I have followed some of the examples I’ve seen on here and other websites and although I can get my formula to return a result, it’s returning the COUNT of items in column D meeting the criteria instead of the SUM.

    Here’s my formula:
    =SUMPRODUCT(($K$10:$K$200=”OPENED”)*($X$10:$X$200=”July”)*($I$10:$I$200=”Texas”)*ISNUMBER(($N$10:$N$200)))

    If I remove the “ISNUMBER” notation, the formula presents the dreaded #VALUE. I’ve also tried it using ISNONTEXT but that doesn’t work either.

    Is “ISNUMBER” the right solution? Will it work for current values?

    I’m running out of steam trying to figure this one out! Any help on this would be greatly appreciated!
    Thank you.

  54. KKRAUSE says:

    ANSWERED:
    The formula I’ve included above works for counting. I just had to change the *ISNUMBER(($N$10:$N$200) at the end to be ,($N$10:$N$200) instead to sum it. The ISNUMBER is needed to overlook any text in the column for counting. ISNUMBER is not needed when summing it. Using the * vs. the , is the difference between counting and summing.

    Thanks for anyone who may have looked at this and was working on an answer.

    • Hui... says:

      @Kkrause
      The * and , don’t switch between counting and suming at all.

      Sumproduct does as its name says Sums the Products of the constituent arrays

      It’s syntax is =Sumproduct(Array 1, Array 2, Array 3,…, Array n)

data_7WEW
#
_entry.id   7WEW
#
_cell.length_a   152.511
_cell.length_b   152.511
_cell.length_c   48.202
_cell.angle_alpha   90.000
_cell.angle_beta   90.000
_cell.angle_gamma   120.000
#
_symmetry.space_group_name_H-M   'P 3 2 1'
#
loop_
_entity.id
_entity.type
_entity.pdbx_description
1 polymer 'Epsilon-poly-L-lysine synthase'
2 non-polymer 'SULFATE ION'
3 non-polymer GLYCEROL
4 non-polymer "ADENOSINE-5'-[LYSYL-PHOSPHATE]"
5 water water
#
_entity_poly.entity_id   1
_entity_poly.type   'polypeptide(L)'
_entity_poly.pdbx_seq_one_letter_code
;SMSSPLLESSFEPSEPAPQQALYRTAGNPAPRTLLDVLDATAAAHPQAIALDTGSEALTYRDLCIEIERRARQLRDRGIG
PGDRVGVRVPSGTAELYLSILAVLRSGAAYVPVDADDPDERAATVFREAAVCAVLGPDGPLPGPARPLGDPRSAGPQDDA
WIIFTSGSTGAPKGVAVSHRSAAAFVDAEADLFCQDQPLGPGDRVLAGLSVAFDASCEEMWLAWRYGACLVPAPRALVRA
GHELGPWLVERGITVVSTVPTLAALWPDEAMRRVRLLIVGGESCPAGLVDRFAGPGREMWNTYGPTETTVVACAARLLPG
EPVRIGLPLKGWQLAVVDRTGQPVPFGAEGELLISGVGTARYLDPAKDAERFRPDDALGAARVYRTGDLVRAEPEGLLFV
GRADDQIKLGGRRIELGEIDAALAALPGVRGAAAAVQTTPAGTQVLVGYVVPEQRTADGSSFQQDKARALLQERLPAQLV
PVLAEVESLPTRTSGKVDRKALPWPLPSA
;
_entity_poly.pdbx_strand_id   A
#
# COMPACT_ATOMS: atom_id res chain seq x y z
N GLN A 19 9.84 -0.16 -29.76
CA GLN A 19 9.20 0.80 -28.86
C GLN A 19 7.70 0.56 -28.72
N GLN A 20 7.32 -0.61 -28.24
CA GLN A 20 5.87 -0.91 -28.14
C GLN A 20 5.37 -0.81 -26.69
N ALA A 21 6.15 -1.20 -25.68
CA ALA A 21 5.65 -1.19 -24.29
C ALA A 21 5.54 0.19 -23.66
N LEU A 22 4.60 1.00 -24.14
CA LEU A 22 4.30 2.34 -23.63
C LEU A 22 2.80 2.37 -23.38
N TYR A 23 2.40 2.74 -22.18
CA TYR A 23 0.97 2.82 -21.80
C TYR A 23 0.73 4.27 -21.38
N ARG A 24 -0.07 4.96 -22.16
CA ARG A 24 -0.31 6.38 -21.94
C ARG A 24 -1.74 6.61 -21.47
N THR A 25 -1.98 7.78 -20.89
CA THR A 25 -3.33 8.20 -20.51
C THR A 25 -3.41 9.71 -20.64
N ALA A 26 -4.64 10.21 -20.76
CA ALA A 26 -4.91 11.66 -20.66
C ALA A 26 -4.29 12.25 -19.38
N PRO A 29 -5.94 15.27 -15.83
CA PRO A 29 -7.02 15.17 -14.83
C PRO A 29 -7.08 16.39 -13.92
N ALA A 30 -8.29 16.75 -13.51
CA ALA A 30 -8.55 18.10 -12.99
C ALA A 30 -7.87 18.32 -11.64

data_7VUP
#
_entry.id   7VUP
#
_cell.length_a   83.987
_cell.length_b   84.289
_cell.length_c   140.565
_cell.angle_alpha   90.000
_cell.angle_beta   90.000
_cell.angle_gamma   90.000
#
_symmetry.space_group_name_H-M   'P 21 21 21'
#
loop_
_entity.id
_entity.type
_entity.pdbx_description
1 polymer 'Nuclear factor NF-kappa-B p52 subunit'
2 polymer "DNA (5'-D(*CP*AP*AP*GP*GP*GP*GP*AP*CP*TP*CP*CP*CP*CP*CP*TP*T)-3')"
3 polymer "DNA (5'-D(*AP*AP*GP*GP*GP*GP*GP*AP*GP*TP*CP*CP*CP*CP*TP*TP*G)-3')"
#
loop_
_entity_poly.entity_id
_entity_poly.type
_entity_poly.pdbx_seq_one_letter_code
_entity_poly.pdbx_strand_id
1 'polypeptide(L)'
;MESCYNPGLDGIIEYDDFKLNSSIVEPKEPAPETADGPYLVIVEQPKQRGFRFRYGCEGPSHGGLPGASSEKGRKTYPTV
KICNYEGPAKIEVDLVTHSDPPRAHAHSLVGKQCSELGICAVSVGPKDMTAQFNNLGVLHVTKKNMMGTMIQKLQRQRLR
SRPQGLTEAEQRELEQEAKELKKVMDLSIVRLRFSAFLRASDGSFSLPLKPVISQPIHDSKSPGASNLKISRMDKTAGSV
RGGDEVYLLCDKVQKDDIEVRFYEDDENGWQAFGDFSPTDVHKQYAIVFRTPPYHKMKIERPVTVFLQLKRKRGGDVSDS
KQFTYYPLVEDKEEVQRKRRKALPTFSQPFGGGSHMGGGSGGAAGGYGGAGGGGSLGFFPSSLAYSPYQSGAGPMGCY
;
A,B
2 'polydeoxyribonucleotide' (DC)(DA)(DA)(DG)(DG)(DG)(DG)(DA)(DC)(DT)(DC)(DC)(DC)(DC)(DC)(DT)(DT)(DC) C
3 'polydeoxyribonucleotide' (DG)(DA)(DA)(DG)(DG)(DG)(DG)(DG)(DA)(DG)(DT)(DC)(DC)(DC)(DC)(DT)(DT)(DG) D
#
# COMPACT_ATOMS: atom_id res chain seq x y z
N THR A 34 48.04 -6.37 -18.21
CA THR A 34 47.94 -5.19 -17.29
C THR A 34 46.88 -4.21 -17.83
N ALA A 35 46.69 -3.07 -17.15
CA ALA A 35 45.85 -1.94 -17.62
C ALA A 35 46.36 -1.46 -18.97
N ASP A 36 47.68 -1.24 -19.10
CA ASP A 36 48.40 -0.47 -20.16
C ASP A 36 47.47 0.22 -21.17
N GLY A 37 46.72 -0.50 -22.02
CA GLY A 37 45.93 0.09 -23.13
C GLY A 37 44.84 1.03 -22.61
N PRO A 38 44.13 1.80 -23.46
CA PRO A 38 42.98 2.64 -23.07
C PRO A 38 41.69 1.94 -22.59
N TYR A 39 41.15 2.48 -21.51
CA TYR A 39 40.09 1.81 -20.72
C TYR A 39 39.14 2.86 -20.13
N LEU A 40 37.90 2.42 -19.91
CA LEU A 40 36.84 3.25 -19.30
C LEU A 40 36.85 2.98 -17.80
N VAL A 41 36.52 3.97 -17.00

Sumproduct hence multiplies each array value and then sums them

      So If array 1 is 1,2,3 and array 2 is 10, 20, 30
      Sumproduct({1,2,3},{10,20,30}) will do 1×10 + 2×20 + 3×30 = 140

      But this can also be done using
      Sumproduct(({1,2,3})*({10,20,30})) will do 1×10 + 2×20 + 3×30 = 140

      Sumproduct never counts but when the results of the arrays is equal to 0/1 or False/True, it has the same effect as counting

      Often you will see =Sumproduct(- – (range>Value)) or =Sumproduct( 1*(range>Value))
      What is happening here is that each cell in the range is being compared to a value
      If it is greater than the value it equates to true, otherwise it equates to false
      The – - at the start converts the True/False to 1/0, which Sumproduct then adds up, effectively counting the Number of True occurrences.

      I hope that clarifies Sumproduct to some extent

  55. Sanjukta Samom says: